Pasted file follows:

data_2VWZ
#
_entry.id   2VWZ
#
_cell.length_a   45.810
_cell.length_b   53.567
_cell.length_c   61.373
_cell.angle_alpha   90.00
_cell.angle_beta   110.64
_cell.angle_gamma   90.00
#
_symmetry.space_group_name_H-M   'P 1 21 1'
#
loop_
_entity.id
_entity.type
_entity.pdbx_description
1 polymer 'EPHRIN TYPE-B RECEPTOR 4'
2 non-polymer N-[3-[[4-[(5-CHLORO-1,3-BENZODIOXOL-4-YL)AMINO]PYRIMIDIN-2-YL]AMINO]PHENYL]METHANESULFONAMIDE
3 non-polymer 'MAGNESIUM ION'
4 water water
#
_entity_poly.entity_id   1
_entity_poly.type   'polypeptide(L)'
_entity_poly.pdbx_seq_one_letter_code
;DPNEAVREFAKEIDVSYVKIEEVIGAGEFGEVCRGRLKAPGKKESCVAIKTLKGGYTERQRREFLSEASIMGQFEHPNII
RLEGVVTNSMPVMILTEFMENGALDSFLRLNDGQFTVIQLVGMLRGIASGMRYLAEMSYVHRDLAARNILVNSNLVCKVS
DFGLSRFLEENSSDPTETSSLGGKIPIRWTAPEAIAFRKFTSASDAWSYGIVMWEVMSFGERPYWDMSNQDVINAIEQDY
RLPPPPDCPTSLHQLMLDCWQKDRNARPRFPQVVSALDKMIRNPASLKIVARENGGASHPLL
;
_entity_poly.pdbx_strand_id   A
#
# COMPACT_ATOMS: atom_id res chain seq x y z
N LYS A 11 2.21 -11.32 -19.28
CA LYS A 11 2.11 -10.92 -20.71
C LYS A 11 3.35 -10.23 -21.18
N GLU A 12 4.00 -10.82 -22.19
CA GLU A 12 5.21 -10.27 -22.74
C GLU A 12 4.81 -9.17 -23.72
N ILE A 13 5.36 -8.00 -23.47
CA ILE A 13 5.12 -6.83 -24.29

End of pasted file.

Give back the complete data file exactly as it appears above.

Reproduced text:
data_2VWZ
#
_entry.id   2VWZ
#
_cell.length_a   45.810
_cell.length_b   53.567
_cell.length_c   61.373
_cell.angle_alpha   90.00
_cell.angle_beta   110.64
_cell.angle_gamma   90.00
#
_symmetry.space_group_name_H-M   'P 1 21 1'
#
loop_
_entity.id
_entity.type
_entity.pdbx_description
1 polymer 'EPHRIN TYPE-B RECEPTOR 4'
2 non-polymer N-[3-[[4-[(5-CHLORO-1,3-BENZODIOXOL-4-YL)AMINO]PYRIMIDIN-2-YL]AMINO]PHENYL]METHANESULFONAMIDE
3 non-polymer 'MAGNESIUM ION'
4 water water
#
_entity_poly.entity_id   1
_entity_poly.type   'polypeptide(L)'
_entity_poly.pdbx_seq_one_letter_code
;DPNEAVREFAKEIDVSYVKIEEVIGAGEFGEVCRGRLKAPGKKESCVAIKTLKGGYTERQRREFLSEASIMGQFEHPNII
RLEGVVTNSMPVMILTEFMENGALDSFLRLNDGQFTVIQLVGMLRGIASGMRYLAEMSYVHRDLAARNILVNSNLVCKVS
DFGLSRFLEENSSDPTETSSLGGKIPIRWTAPEAIAFRKFTSASDAWSYGIVMWEVMSFGERPYWDMSNQDVINAIEQDY
RLPPPPDCPTSLHQLMLDCWQKDRNARPRFPQVVSALDKMIRNPASLKIVARENGGASHPLL
;
_entity_poly.pdbx_strand_id   A
#
# COMPACT_ATOMS: atom_id res chain seq x y z
N LYS A 11 2.21 -11.32 -19.28
CA LYS A 11 2.11 -10.92 -20.71
C LYS A 11 3.35 -10.23 -21.18
N GLU A 12 4.00 -10.82 -22.19
CA GLU A 12 5.21 -10.27 -22.74
C GLU A 12 4.81 -9.17 -23.72
N ILE A 13 5.36 -8.00 -23.47
CA ILE A 13 5.12 -6.83 -24.29